If you’re a fan of the idea of promoting science through art, you may be intrigued by a burgeoning program set up by the American Chemical Society’s Southern Nevada Section.
When brainstorming imaginative ways to celebrate the International Year of Chemistry in 2011, the section decided to sponsor a chemistry-themed poster contest for area high school students. Not only was the competition successful from the get-go, but it has now morphed into an annual event that continues to influence the local community.
Currently gearing up for its third year, the contest has inspired talented young artists to produce posters that vividly illustrate concepts such as basic chemical principles and chemistry’s broad application in fields as diverse as pharmaceuticals and alternative energy. Most important, it has served as an effective outreach tool, drawing interest from students who might not otherwise ponder the power and benefits of chemistry, observes Roger Rennels, the section’s public relations chair, who came up with the contest idea.
As the section set out to launch the contest in 2011, it drew heavily on the resources of the local public school district. The Clark County School District’s School-Community Partnership Program and its assistant director, Judy Myers, provided critical guidance and help implementing the project. For example, Myers encouraged the section to limit the contest to high school students to control costs, and she provided information about successful contests held in the district in the past, which helped the section structure its poster contest and define its rules.
More specifically, Myers advised the section to offer cash prizes, for students as well as for the teachers who sponsor the winning posters, as a way to maximize the number of contest entrants, Rennels says. More than 200 students participated in 2012.
The first-place student winners received $500, and second- and third-place finishers got $250 and $100, respectively. In addition, each sponsoring teacher won half of the amount that his or her student received. In addition, in 2012, the top eight student runners-up each received a $25 gift card, which were donated by VWR International, a laboratory supply and distribution company.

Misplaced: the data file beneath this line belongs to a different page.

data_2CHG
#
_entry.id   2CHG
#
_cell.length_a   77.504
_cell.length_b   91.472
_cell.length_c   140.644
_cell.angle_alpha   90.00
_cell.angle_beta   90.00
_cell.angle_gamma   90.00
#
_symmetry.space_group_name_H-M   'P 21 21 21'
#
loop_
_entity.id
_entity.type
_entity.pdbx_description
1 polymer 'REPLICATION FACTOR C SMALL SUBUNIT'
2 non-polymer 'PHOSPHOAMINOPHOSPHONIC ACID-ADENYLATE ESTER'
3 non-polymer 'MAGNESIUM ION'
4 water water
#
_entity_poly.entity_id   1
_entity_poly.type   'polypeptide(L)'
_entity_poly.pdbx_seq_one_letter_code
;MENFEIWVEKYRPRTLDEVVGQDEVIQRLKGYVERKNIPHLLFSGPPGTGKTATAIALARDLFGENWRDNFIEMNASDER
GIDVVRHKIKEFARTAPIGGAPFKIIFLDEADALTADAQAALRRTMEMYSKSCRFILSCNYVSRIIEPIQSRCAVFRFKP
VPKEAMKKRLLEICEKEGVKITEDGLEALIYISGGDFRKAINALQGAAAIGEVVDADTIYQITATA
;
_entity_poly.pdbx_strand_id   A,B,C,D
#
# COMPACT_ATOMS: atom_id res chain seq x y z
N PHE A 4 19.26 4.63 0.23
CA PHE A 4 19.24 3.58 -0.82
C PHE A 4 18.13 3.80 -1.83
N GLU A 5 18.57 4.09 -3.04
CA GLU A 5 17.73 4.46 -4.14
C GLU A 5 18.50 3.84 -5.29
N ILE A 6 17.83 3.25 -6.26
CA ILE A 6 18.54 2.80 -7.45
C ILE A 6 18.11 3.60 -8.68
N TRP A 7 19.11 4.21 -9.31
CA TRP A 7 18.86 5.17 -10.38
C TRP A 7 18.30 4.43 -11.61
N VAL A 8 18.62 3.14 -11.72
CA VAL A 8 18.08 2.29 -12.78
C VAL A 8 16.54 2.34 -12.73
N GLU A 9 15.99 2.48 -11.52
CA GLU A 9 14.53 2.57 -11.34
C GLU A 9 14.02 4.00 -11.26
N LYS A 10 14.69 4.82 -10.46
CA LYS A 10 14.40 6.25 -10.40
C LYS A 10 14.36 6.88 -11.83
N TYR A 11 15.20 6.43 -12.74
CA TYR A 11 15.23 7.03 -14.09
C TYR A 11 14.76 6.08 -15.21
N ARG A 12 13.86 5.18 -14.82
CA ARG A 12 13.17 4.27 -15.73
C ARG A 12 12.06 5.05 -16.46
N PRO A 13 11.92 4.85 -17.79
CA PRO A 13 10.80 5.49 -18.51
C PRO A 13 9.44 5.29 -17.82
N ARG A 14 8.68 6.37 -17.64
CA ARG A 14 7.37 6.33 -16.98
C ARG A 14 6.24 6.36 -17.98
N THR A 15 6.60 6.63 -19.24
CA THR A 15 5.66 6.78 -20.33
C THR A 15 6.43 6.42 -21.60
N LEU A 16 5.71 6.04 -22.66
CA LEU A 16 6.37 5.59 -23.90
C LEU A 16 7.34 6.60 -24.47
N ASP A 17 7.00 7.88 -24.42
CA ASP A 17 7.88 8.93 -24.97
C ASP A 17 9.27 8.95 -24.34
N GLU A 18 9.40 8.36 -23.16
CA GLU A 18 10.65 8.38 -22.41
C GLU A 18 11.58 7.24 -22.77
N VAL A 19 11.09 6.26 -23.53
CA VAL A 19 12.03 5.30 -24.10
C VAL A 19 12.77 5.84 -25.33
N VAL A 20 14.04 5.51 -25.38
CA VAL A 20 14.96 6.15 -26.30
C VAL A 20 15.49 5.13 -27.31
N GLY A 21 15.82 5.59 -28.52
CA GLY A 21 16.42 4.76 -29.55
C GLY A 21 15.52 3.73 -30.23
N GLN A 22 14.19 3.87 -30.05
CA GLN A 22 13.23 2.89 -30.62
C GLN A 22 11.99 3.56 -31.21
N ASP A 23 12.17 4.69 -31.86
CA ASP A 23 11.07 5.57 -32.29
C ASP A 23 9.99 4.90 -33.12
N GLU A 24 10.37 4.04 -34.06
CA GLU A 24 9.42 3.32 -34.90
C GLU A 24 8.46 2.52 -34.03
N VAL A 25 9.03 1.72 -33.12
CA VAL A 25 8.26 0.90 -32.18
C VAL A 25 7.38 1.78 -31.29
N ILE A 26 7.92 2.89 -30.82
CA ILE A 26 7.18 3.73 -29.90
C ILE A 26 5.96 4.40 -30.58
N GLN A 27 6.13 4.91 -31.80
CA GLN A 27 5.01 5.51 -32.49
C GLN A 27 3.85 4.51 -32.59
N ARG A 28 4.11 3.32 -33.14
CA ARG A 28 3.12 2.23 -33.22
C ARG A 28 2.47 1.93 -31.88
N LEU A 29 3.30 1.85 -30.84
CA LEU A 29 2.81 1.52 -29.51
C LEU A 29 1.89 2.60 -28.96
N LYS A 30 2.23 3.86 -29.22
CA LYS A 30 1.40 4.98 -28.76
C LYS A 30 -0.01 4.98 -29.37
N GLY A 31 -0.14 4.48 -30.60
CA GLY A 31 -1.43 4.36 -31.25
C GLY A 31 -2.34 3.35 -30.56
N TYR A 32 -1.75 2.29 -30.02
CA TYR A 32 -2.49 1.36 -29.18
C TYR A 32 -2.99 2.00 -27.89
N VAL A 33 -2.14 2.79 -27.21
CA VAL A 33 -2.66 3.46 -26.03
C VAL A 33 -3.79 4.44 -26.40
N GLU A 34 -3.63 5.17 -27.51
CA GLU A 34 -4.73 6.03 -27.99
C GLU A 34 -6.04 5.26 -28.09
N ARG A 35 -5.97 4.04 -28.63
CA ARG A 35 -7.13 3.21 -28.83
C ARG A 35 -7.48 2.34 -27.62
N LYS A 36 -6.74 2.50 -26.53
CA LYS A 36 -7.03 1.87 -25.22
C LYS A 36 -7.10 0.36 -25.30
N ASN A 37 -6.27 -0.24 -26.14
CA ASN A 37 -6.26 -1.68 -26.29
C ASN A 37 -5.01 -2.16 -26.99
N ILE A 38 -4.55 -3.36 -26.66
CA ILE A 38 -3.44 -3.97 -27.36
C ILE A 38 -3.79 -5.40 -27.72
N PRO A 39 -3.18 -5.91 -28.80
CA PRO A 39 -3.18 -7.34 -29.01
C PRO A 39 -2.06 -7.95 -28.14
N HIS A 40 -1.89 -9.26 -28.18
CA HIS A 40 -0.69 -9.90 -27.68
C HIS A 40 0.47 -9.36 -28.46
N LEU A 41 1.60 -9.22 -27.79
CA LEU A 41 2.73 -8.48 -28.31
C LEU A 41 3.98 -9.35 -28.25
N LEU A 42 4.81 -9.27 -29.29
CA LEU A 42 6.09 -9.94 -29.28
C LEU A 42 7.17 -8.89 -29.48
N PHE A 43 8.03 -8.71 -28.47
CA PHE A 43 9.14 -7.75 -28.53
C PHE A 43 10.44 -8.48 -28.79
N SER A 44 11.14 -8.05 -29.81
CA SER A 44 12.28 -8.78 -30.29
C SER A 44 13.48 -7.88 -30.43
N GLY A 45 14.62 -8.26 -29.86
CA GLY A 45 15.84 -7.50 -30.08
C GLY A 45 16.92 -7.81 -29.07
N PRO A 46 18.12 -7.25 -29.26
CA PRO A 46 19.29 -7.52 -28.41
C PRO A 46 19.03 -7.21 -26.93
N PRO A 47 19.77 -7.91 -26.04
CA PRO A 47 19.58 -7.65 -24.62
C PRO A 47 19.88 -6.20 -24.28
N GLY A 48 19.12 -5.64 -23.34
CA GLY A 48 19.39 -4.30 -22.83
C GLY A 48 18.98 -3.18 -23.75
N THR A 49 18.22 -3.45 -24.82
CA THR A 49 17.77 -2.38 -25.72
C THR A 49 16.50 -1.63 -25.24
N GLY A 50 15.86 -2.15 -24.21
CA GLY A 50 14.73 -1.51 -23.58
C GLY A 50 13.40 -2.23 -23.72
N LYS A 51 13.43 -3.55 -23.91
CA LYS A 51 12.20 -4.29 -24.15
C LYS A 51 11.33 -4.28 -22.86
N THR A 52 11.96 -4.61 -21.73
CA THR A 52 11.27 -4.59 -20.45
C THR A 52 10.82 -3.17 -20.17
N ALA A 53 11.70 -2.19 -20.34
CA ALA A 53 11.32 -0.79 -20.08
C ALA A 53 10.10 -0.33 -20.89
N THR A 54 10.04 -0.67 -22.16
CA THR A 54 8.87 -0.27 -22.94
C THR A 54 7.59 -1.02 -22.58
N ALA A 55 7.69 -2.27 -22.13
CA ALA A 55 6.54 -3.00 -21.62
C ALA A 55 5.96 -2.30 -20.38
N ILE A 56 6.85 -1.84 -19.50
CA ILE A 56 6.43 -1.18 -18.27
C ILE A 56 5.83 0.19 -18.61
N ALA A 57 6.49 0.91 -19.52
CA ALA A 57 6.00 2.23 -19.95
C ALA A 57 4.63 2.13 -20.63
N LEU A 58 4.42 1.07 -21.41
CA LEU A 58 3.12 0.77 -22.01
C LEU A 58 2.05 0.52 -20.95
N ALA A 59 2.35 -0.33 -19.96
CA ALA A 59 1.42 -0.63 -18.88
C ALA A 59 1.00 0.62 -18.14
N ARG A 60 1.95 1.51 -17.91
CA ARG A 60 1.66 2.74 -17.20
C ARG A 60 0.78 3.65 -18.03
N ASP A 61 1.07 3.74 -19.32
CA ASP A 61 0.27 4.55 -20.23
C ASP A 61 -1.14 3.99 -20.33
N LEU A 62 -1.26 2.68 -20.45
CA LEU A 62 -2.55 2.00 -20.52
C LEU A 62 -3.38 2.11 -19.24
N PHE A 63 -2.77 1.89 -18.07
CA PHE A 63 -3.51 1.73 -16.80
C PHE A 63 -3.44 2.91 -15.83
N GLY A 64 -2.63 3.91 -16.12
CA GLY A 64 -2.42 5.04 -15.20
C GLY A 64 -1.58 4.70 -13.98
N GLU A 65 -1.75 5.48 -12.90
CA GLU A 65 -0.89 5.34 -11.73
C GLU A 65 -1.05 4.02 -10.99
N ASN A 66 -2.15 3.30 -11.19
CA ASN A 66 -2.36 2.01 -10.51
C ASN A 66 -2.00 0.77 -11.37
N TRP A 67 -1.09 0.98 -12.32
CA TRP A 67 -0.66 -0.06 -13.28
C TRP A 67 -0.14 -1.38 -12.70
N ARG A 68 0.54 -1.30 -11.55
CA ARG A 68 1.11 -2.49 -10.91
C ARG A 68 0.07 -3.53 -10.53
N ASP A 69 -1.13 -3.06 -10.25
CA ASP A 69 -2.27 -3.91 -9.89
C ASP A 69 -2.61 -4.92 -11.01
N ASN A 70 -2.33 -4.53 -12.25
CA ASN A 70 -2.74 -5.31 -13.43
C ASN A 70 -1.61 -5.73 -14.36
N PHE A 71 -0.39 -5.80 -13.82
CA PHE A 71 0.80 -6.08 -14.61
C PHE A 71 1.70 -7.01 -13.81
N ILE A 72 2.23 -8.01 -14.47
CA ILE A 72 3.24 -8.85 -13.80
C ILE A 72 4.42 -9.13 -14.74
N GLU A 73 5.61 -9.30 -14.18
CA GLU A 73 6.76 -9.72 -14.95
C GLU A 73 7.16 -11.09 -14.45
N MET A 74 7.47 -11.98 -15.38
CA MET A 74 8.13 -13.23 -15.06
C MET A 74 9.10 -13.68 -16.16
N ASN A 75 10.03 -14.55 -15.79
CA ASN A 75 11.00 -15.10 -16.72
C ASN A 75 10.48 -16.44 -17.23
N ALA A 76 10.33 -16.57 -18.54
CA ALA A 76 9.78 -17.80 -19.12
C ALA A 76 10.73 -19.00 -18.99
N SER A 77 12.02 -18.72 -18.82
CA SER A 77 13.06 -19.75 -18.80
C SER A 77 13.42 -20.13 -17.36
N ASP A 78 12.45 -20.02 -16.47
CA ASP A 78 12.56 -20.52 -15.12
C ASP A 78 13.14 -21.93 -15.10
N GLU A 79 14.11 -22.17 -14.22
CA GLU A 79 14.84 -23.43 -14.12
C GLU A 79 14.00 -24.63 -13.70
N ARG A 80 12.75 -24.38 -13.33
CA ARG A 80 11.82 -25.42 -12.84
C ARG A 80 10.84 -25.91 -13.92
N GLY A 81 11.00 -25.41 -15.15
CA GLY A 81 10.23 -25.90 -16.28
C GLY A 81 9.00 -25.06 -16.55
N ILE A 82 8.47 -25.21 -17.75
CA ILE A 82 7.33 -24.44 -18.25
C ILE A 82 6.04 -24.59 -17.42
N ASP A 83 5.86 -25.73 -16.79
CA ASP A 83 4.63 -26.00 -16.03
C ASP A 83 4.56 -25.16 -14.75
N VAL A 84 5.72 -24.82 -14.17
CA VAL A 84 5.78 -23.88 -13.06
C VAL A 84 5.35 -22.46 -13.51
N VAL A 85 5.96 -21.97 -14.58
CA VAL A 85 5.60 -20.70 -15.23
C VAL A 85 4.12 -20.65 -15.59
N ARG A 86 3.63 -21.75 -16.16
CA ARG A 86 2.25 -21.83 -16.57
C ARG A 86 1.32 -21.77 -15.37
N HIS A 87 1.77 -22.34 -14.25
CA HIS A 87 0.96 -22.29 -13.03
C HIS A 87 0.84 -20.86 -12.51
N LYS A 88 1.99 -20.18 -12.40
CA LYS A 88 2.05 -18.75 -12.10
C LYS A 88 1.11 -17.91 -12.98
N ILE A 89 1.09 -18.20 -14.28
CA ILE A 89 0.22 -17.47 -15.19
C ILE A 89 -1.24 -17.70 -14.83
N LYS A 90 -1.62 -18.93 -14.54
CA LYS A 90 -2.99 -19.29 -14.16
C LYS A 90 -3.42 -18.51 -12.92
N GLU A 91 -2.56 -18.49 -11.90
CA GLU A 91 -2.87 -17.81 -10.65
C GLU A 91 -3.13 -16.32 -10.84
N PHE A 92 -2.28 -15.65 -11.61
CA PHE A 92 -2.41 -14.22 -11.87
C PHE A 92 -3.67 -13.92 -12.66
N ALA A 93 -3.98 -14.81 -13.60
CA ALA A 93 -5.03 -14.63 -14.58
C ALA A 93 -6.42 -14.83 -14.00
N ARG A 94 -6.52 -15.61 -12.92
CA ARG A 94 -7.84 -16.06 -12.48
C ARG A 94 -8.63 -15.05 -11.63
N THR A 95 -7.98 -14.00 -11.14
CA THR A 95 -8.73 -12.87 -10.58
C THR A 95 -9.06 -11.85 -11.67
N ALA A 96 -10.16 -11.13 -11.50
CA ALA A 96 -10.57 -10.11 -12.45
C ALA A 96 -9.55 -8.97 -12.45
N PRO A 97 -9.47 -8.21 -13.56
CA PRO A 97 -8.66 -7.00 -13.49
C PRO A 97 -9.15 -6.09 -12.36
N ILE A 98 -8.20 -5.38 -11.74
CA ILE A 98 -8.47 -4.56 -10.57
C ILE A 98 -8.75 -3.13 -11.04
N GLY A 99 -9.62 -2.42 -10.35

Rennels, along with fellow Southern Nevada Section executive committee members Onofrio (Dick) Gaglione and Kazumasa (Kaz) Lindley, served as judges for the contest.
To further enhance its outreach power during the most recent awards ceremony, the section invited undergraduate and graduate students to present research posters that they had entered in another contest the section sponsors, Rennels says. Through this effort, he explains, “we wanted to share the high school students’ posters with the greater chemical community in southern Nevada, and we wanted the high school students to see how the college students’ posters are used to convey scientific knowledge.”
Rennels believes that the high school poster contest has been effective in sparking curiosity about chemistry among students. Recently, an art teacher told him that many of her students who were participating in the contest frequently would go across the hall to talk with the chemistry teacher about chemistry. “And that,” Rennels says, “is something many of these students would never have done if not for this contest.”